Confronting feedback simulations with observations of hot gas in elliptical galaxies

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    Elliptical galaxies comprise primarily old stars, which collectively generate a long-lasting feedback via stellar mass-loss and Type Ia SNe. This feedback can be traced by X-ray-emitting hot gas in and around such galaxies, in which little cool gas is typically present. However, the X-ray-inferred mass, energy, and metal abundance of the hot gas are often found to be far less than what are expected from the feedback, particularly in so-called low L_X/L_B ellipticals. This "missing" stellar feedback is presumably lost in galaxy-wide outflows, which can play an essential role in galaxy evolution (e.g., explaining the observed color bi-modality of galaxies). We are developing a model that can be used to properly interpret the X-ray data and to extract key information about the dynamics of the feedback and its interplay with galactic environment.Comment: To be published in Highlights of Astronomy, Vol 15, XXVIIth IAU General Assembly, JD

    Extra-planar Diffuse Hot Gas Around Normal Disk Galaxies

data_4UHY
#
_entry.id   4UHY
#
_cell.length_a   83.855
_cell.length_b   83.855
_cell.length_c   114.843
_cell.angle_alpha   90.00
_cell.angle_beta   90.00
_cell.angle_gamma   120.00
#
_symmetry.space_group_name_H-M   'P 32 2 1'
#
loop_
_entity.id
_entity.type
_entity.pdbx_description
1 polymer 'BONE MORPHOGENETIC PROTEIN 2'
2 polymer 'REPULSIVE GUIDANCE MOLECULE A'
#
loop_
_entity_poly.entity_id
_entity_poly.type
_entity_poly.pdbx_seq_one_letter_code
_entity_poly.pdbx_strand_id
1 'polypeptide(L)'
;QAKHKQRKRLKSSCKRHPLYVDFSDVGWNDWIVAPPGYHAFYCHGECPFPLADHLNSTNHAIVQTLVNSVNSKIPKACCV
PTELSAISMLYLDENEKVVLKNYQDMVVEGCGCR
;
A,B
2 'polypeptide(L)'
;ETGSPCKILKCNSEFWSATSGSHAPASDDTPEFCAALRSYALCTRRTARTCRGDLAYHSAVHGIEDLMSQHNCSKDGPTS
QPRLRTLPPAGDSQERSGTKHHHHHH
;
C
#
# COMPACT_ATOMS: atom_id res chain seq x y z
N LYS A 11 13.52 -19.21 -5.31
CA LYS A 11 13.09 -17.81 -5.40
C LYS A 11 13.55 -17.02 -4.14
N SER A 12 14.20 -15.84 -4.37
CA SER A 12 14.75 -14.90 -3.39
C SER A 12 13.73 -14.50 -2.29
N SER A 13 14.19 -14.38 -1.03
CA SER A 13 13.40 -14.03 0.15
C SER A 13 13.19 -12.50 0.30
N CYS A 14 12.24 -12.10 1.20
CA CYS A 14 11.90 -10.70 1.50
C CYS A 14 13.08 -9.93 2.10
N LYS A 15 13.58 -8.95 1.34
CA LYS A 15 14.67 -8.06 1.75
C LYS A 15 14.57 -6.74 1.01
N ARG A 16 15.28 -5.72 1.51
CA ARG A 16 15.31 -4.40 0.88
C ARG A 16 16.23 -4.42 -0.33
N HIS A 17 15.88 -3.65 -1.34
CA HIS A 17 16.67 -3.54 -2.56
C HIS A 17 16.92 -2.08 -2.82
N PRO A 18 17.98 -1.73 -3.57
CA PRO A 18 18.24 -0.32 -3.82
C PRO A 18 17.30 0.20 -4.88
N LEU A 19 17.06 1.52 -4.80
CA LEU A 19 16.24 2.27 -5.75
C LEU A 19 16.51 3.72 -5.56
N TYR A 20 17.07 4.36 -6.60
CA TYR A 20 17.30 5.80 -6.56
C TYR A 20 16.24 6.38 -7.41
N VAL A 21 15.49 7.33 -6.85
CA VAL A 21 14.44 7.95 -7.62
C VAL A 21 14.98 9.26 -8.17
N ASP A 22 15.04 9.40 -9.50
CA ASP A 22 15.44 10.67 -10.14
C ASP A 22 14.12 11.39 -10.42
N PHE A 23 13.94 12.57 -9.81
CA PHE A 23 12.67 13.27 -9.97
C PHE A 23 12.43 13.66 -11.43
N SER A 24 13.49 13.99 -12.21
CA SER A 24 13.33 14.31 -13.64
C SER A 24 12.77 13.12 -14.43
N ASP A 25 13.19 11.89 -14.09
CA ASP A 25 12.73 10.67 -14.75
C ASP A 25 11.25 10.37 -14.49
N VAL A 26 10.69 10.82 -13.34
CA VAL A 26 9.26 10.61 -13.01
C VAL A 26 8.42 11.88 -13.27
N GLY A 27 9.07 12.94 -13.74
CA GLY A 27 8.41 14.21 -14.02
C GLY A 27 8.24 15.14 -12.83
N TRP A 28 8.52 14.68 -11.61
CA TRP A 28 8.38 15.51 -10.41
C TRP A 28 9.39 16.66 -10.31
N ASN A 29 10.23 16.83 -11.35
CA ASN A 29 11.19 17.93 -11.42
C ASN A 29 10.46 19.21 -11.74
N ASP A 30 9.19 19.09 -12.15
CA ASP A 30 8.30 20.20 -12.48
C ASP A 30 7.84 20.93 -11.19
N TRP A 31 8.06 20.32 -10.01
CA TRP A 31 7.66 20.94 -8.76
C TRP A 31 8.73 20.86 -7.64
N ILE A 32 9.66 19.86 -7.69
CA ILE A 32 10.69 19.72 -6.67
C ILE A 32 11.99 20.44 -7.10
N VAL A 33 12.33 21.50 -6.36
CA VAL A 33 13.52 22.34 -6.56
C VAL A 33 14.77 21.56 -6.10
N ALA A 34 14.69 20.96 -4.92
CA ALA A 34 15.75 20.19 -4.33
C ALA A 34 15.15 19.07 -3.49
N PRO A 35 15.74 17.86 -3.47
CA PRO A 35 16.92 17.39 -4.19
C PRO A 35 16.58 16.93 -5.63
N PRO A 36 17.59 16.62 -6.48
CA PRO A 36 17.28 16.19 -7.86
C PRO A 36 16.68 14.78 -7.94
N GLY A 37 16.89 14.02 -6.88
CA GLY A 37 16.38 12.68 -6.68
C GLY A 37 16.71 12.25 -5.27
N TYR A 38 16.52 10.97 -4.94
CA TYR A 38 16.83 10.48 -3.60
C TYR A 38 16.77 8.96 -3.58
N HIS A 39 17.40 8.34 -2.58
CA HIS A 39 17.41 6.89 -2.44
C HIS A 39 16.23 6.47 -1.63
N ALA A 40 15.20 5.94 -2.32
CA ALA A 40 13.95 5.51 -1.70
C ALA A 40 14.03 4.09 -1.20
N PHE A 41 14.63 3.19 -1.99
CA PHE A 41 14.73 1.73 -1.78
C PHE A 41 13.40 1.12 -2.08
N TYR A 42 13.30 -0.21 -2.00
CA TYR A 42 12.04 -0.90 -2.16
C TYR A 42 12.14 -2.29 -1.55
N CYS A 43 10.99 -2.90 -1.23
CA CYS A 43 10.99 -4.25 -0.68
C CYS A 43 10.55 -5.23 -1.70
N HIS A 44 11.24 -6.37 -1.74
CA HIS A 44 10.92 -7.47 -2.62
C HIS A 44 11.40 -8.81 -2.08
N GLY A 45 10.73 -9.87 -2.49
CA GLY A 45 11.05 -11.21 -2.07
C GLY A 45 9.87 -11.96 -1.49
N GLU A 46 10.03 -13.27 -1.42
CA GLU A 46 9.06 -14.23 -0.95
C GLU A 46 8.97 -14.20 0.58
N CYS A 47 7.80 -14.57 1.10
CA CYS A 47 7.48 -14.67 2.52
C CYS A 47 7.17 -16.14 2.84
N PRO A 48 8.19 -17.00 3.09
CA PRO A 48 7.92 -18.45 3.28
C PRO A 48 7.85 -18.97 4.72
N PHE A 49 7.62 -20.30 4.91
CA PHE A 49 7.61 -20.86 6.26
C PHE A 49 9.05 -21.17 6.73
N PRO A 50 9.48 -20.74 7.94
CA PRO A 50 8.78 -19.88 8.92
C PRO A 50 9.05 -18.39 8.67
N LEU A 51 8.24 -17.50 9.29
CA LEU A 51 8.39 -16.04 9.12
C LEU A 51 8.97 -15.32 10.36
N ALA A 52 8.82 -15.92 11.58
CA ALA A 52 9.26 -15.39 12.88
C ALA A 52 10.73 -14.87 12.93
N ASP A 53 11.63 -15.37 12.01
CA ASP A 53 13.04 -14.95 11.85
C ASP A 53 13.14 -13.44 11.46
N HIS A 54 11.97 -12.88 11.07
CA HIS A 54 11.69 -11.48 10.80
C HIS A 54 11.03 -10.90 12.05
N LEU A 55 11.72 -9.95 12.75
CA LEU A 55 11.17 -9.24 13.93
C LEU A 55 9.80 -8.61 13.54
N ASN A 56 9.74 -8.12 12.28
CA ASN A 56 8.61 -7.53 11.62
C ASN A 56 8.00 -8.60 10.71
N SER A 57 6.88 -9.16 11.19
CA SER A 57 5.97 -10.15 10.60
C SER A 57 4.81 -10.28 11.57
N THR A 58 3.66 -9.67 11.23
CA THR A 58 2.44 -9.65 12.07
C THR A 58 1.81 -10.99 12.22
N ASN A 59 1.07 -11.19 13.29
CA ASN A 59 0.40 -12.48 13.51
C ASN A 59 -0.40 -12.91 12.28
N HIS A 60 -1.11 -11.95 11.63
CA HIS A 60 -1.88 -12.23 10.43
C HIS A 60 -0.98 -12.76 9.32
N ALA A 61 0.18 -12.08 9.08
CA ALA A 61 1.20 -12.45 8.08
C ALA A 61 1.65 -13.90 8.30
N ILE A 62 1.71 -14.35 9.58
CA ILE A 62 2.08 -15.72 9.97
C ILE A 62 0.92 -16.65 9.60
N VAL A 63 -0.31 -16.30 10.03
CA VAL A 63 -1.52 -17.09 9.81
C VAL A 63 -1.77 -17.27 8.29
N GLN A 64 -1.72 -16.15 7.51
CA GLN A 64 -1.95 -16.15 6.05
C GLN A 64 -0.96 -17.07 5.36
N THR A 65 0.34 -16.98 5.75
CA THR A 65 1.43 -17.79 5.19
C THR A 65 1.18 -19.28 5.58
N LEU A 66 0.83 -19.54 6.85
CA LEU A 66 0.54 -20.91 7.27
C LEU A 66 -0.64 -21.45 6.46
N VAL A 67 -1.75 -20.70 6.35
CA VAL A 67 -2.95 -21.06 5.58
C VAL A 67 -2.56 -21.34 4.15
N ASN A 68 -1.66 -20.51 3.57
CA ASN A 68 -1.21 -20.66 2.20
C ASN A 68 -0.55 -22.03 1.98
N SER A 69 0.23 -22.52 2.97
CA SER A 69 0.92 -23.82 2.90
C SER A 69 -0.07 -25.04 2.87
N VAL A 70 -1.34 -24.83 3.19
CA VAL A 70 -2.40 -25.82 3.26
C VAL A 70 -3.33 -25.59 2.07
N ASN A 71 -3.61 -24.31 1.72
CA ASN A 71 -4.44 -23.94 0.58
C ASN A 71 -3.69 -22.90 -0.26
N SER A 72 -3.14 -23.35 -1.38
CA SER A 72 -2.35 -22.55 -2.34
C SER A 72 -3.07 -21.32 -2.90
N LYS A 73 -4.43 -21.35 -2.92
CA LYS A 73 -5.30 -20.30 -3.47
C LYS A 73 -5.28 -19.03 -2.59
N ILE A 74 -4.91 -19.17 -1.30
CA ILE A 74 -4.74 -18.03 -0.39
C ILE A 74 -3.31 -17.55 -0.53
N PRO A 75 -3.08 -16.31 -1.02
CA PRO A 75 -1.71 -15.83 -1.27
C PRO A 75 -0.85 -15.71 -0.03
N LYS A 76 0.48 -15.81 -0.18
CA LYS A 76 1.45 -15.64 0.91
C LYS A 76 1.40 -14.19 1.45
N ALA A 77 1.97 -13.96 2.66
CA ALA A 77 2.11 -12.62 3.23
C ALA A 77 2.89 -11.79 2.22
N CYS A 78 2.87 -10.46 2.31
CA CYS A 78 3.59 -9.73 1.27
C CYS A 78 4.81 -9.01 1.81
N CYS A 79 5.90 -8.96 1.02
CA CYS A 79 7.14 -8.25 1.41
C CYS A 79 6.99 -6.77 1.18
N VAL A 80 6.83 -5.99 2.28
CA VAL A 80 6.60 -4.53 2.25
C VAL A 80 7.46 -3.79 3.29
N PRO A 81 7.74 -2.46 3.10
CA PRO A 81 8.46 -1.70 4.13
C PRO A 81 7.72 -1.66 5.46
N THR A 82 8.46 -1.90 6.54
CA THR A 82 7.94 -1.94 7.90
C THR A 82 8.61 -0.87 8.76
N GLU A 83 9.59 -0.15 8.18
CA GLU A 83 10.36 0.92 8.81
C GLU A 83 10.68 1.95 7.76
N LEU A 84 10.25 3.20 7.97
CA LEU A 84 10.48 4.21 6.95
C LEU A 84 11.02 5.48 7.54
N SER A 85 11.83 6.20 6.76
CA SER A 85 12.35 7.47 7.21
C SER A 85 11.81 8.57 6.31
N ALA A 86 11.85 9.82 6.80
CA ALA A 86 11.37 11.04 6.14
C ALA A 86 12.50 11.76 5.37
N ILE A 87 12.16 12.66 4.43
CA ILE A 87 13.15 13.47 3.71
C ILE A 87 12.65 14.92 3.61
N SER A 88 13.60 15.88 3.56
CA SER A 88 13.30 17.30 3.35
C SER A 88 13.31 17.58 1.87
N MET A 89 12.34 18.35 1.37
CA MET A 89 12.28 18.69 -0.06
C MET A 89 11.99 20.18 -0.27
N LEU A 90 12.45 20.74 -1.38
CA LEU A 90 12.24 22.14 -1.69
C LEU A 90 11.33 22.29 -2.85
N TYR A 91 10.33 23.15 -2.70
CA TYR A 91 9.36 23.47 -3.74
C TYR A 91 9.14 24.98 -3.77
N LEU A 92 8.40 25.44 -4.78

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    I review results from {\sl Chandra} observations of nearby normal edge-on galaxies (Sd to Sa types). These galaxies have a broad range of star formation rate, but none of them is dominated by a nuclear starburst. The galaxies are all in directions of low Galactic foreground absorption. Extra-Planar diffuse soft X-ray emission is detected unambiguously from all the galaxies, except for N4244 (Sd), which is low in both the stellar mass and the star formation rate. The thermal nature of the X-ray-emitting gas is well established, although its chemical and ionization states remain largely uncertain. The X-ray luminosity of the gas is proportional to the star formation rate and to the stellar mass of the galaxies. But the luminosity accounts for at most a few percent of the expected supernova mechanical energy input. Therefore, there is a ``missing'' energy problem for spiral galaxies. Much of the energy in late-type spirals may be converted and radiated in lower energy bands. But early-type ones most likely have outflows, which are powered primarily by Type Ia supernovae in galactic bulges. These galactic outflows may strongly affect both the dynamics and cooling of the intergalactic gas accretion, hence the evolution of the galaxies.Comment: 8 pages. To appear in Extraplanar Gas, ed. R. Braun. a version with full resolution plots can be found http://www.astro.umass.edu/~wqd/papers/extraplanar.p